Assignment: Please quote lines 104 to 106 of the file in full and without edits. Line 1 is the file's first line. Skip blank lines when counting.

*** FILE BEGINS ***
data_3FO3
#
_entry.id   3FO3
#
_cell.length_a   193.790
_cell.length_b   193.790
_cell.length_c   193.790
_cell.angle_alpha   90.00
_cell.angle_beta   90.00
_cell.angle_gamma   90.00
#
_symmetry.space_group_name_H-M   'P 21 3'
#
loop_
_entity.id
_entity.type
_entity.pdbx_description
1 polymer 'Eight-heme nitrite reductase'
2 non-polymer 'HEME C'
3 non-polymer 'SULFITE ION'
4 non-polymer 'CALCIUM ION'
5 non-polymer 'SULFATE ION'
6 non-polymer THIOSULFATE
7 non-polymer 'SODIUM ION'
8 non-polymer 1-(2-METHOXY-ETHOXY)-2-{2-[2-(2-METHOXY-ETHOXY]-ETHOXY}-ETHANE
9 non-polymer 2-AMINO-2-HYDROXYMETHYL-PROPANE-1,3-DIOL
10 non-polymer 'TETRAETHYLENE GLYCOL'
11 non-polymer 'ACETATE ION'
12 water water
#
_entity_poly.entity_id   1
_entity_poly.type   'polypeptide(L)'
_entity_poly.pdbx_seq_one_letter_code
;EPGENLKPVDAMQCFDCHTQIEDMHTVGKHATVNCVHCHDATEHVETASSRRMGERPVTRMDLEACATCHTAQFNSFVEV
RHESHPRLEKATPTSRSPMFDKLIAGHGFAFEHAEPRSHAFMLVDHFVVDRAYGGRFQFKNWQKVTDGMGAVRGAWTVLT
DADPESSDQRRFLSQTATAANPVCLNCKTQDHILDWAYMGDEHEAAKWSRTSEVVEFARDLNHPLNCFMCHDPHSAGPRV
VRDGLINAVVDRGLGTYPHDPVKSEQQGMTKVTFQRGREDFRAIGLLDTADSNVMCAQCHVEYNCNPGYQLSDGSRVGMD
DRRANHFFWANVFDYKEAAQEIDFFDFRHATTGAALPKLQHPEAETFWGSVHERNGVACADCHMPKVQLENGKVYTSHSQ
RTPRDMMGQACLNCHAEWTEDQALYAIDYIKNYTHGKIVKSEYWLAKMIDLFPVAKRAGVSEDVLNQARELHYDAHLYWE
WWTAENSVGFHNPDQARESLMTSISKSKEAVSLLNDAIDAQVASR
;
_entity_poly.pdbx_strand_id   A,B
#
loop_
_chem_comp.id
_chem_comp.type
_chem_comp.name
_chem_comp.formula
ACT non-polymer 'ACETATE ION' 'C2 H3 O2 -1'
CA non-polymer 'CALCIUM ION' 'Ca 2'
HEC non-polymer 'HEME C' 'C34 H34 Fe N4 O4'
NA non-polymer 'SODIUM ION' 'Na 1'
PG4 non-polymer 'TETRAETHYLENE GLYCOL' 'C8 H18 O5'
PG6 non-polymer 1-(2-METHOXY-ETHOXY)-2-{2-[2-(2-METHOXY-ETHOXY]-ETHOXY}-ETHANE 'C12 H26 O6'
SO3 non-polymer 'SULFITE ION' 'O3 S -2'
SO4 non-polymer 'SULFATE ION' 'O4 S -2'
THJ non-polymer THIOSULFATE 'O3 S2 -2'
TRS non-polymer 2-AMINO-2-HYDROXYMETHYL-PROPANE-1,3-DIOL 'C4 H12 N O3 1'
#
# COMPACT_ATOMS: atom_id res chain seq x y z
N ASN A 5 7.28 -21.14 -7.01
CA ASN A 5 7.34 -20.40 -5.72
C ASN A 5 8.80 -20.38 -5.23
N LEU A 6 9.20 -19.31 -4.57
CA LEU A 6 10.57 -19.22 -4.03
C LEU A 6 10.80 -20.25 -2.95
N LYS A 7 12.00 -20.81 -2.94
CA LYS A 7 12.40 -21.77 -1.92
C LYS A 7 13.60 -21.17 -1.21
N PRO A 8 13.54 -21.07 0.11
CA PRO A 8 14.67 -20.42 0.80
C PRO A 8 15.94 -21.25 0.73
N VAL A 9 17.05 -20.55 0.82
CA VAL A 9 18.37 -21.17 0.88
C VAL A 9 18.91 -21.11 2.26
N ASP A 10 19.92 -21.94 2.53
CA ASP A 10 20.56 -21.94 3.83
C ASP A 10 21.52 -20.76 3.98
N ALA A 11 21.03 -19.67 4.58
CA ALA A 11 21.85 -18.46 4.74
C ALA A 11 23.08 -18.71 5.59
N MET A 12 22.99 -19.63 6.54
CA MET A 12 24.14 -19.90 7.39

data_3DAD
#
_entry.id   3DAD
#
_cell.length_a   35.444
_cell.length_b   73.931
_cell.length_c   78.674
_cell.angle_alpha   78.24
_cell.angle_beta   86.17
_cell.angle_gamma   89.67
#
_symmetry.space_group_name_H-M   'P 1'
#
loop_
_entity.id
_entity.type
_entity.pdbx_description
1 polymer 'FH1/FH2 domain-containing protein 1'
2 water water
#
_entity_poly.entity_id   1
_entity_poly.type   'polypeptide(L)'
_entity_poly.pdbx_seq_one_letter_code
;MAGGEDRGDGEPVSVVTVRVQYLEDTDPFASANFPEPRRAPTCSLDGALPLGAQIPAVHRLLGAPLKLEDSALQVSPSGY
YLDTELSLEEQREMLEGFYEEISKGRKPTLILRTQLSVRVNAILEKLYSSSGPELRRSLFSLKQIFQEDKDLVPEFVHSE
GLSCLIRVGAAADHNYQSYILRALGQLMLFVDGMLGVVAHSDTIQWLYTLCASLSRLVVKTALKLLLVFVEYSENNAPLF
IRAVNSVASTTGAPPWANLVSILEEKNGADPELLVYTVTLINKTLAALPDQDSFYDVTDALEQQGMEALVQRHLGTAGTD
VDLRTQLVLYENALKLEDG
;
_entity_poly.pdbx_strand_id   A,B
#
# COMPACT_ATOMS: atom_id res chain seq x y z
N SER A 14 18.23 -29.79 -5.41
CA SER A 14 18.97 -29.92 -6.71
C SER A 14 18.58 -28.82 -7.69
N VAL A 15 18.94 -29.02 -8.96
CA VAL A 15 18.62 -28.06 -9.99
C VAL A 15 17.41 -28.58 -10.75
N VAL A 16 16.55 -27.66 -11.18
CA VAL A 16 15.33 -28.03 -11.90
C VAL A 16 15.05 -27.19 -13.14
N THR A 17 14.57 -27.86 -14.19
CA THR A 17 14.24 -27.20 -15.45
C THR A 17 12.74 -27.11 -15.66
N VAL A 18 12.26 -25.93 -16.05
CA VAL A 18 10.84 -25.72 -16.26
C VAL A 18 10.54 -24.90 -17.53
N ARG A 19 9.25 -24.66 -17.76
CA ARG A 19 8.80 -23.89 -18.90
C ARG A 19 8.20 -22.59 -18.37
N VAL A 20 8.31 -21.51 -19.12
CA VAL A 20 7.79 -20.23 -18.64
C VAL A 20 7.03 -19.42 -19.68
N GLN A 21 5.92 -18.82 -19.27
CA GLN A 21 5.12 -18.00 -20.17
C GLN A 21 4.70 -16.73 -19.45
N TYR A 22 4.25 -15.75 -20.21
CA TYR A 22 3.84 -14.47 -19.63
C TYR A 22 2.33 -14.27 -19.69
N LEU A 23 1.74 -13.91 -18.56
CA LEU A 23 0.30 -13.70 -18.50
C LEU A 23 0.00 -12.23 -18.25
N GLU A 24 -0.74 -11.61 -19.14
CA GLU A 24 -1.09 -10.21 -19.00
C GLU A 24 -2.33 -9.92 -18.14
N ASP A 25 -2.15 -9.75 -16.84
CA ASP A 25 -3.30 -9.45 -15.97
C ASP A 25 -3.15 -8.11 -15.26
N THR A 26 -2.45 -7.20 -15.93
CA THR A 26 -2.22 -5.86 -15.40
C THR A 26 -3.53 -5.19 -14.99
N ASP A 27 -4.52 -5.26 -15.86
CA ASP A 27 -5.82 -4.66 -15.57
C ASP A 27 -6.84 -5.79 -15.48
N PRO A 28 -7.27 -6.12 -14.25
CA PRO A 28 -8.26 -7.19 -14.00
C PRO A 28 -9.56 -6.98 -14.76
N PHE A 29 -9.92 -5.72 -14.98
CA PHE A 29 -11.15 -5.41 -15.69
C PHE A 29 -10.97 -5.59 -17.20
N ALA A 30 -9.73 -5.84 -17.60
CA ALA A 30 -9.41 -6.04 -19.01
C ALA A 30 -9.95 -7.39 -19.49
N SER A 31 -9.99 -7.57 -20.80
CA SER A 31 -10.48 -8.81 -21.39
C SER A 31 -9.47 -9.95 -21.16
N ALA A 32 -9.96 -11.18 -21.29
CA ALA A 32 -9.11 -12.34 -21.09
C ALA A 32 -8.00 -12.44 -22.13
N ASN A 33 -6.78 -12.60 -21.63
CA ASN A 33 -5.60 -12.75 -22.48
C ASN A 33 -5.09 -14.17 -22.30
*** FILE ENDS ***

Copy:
_entity_poly.entity_id   1
_entity_poly.type   'polypeptide(L)'
_entity_poly.pdbx_seq_one_letter_code